Friday 15 July 2016

Cover-up of human rights abuses and social apartheid against Kurds in southeast Turkey

Carole Ewart, Peter Hunter, Dee Flanigan,
Muharrem Erbey, Mike Dailly and Jillian Merchant
Govan Law Centre (GLC) was honoured to take part in a briefing from Turkey's Kurdish human rights lawyer and Vice-President of the Human Rights Association (IHD), Muharrem Erbey at UNISON Scotland's Glasgow HQ today.

Mr Erbey had been imprisoned without trial for five years under Turkey's 'Anti-Terror Law' since December 2009 on charges of 'membership of an illegal organisation'. He still awaits trial and is facing a further 15 years in prison if convicted; however, the charges against him are linked to his work as a human rights lawyer.

Anyone who democratically exposes or challenges human rights abuses in southeast Turkey is treated as a 'terrorist' and silenced through arrest, prison, intimidation, and fear.

Muharrem Erbey has worked for many years as a human rights lawyer and advocate in the southeast of Turkey, compiling reports on disappearances and extra-judicial killings in the region, while also representing local individuals in provincial, national and international courts (including the European Court of Human Rights in Strasbourg).

GLC heard oral testimony today which confirms there is wide-scale state suppression of the most grievous of human rights abuses against Kurdish people in southeast Turkey; with cities and infrastructure being destroyed and bombed, local people being unlawfully killed, and Kurdish culture being outlawed in a brutal form of social apartheid.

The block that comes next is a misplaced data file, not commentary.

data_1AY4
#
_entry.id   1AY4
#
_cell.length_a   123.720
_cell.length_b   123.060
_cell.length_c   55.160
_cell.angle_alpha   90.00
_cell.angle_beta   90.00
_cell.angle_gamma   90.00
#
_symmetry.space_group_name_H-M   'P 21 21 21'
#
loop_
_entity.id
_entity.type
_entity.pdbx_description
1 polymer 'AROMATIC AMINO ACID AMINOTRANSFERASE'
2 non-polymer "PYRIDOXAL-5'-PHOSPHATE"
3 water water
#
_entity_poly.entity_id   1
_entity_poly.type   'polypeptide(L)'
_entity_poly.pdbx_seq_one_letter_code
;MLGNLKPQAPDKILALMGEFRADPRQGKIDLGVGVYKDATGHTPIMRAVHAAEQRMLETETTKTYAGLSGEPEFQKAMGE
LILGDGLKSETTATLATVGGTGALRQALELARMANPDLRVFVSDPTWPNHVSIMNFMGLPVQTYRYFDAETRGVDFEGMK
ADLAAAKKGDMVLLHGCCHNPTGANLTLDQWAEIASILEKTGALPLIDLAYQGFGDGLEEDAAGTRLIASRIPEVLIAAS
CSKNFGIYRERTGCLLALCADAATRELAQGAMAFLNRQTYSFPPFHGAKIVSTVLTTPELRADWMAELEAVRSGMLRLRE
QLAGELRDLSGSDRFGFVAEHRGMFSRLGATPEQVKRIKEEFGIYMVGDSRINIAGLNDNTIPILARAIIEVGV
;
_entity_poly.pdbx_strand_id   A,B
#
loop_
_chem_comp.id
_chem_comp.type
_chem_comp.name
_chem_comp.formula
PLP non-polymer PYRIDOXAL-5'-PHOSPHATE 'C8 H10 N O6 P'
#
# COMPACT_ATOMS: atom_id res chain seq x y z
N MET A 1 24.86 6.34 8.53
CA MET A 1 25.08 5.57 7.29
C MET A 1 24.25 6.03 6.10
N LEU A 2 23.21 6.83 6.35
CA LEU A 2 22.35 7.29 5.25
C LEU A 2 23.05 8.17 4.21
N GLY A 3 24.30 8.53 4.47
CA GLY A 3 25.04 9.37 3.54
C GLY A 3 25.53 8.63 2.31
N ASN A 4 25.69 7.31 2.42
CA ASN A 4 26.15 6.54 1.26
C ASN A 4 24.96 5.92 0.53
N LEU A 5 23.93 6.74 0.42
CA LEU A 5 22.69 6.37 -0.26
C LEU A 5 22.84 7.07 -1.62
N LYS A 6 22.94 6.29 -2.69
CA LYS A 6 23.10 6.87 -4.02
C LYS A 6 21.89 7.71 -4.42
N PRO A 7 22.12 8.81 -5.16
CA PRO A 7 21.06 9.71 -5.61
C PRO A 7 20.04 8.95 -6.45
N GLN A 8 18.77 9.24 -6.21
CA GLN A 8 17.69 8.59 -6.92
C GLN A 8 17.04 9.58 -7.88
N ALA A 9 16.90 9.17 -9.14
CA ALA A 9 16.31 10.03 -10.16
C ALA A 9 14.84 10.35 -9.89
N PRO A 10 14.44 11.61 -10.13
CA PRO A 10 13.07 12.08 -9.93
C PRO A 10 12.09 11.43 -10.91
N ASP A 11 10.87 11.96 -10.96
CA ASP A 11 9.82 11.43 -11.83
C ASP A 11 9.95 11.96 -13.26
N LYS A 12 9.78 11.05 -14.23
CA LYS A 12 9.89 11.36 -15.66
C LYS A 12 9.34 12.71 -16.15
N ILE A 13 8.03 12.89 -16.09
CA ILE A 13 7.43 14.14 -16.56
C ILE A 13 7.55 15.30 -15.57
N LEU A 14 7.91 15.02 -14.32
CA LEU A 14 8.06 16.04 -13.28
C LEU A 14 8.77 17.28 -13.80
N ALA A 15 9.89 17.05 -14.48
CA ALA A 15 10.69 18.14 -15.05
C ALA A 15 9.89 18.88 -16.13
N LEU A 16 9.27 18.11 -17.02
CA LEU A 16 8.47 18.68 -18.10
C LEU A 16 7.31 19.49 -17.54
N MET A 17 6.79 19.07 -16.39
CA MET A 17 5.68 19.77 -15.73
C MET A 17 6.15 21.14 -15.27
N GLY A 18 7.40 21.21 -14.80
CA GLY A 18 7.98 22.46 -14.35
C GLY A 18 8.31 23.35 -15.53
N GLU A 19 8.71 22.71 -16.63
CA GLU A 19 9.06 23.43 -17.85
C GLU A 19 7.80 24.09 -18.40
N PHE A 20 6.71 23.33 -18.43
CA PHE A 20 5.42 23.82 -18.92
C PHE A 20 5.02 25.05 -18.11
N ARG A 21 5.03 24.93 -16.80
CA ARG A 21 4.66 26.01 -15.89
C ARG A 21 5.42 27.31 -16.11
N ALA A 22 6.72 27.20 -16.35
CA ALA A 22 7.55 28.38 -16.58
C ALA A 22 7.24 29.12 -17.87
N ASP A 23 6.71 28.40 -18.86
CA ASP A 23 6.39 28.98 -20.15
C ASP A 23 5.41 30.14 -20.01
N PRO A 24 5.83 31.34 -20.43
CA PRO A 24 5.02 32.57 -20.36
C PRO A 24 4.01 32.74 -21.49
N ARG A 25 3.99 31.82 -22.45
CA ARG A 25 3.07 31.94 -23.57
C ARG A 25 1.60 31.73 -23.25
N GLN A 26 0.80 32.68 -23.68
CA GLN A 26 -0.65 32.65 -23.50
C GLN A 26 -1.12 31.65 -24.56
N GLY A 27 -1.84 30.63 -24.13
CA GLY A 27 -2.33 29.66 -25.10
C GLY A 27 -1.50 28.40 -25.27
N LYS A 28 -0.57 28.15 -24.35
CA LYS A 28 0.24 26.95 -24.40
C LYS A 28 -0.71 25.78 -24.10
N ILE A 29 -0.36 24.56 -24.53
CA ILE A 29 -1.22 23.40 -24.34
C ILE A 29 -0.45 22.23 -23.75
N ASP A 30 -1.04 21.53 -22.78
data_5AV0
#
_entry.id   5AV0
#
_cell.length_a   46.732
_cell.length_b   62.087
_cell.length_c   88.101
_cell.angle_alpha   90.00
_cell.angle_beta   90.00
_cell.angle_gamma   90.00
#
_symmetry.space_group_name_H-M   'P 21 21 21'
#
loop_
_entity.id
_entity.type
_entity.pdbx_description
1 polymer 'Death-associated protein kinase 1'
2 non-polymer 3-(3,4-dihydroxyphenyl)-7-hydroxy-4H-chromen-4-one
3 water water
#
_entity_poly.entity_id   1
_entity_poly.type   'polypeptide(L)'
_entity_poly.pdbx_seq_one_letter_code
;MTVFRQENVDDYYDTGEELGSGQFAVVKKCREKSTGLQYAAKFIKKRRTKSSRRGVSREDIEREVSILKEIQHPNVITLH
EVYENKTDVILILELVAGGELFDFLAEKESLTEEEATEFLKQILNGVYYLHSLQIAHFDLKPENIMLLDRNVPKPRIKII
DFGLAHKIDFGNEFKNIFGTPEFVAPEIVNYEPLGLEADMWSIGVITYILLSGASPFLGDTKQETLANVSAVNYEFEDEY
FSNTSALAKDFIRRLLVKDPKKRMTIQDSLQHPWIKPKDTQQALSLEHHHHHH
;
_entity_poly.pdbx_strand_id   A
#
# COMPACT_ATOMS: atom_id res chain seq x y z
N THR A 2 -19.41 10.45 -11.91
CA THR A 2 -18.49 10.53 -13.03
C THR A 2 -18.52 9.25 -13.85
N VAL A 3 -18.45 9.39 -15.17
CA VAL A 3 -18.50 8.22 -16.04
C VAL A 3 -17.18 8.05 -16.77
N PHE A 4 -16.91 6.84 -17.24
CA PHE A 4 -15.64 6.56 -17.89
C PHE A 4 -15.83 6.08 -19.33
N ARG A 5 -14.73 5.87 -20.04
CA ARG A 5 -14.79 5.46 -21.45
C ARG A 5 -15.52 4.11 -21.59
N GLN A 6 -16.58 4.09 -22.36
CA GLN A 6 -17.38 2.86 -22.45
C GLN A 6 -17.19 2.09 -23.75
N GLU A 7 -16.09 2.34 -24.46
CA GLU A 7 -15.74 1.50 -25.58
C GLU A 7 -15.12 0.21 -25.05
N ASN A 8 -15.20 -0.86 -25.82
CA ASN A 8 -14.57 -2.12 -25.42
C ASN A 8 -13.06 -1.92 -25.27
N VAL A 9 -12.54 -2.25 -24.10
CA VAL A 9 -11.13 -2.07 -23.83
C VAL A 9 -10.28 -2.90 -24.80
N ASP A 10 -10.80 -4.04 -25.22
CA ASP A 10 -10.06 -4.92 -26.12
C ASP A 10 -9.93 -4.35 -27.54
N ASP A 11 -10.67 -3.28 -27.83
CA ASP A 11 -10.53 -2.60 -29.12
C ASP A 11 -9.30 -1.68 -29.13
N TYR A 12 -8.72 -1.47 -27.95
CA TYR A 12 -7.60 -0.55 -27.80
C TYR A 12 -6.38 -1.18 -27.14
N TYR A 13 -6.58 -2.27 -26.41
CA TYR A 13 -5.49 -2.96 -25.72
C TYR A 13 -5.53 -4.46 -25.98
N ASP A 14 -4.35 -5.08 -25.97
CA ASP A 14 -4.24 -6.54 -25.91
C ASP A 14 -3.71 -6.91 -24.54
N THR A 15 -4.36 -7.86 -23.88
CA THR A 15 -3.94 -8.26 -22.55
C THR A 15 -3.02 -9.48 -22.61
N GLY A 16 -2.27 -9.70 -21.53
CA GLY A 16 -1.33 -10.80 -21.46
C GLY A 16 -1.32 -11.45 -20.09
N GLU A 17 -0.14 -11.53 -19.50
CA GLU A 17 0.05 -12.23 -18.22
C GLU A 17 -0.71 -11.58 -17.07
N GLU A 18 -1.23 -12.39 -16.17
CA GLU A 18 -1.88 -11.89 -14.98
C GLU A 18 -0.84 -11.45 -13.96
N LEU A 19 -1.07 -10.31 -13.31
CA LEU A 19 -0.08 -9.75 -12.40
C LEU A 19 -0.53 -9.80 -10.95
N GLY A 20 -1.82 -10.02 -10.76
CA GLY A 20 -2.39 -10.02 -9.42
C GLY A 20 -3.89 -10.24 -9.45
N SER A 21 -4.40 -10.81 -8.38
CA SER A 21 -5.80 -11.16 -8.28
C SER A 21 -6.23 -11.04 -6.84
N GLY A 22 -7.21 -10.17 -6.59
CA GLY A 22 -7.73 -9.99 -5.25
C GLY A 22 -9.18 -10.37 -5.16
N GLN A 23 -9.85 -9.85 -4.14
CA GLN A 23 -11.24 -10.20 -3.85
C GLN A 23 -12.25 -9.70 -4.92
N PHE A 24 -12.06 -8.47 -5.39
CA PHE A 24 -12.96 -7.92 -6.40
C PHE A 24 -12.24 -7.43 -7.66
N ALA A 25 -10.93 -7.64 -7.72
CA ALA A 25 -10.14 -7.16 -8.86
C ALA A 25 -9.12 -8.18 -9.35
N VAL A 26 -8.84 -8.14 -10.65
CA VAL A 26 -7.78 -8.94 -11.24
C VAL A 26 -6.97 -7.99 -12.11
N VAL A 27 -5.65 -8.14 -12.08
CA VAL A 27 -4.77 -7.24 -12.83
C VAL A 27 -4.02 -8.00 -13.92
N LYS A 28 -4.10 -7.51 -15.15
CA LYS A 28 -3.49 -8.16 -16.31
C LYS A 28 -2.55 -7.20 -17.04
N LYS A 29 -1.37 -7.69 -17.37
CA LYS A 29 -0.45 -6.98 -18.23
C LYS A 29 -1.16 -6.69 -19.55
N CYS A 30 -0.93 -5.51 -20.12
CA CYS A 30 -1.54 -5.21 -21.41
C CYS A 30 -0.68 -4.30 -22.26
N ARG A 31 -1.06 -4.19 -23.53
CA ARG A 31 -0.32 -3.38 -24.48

Over 50 Kurdish lawyers who have stood up against human rights abuses have been imprisoned and/or are awaiting trial; with 33 journalists in prison for trying to report this humanitarian crisis.

In May this year the United Nations human rights chief reported having received a succession of alarming reports about violations allegedly committed by Turkish military and security forces in south-east Turkey over the past few months, and urged the Turkish authorities to give independent investigators, including UN staff, unimpeded access to the area to verify the veracity of such reports. And yet, no-one is allowed to access and report on these human rights abuses.

Clearly, there is a major role for Scottish MSPs, MPs and MEPs to do more to help expose these human right abuses and ensure that Scottish and UK delegations are permitted entry to affected cities and communities in southeast Turkey; as well as using Scotland and the UK's influence to support the UN and EU to use its powers and tools to put pressure on the Government in Turkey to respect the rule of law and the legal, social and cultural rights of minority groups.

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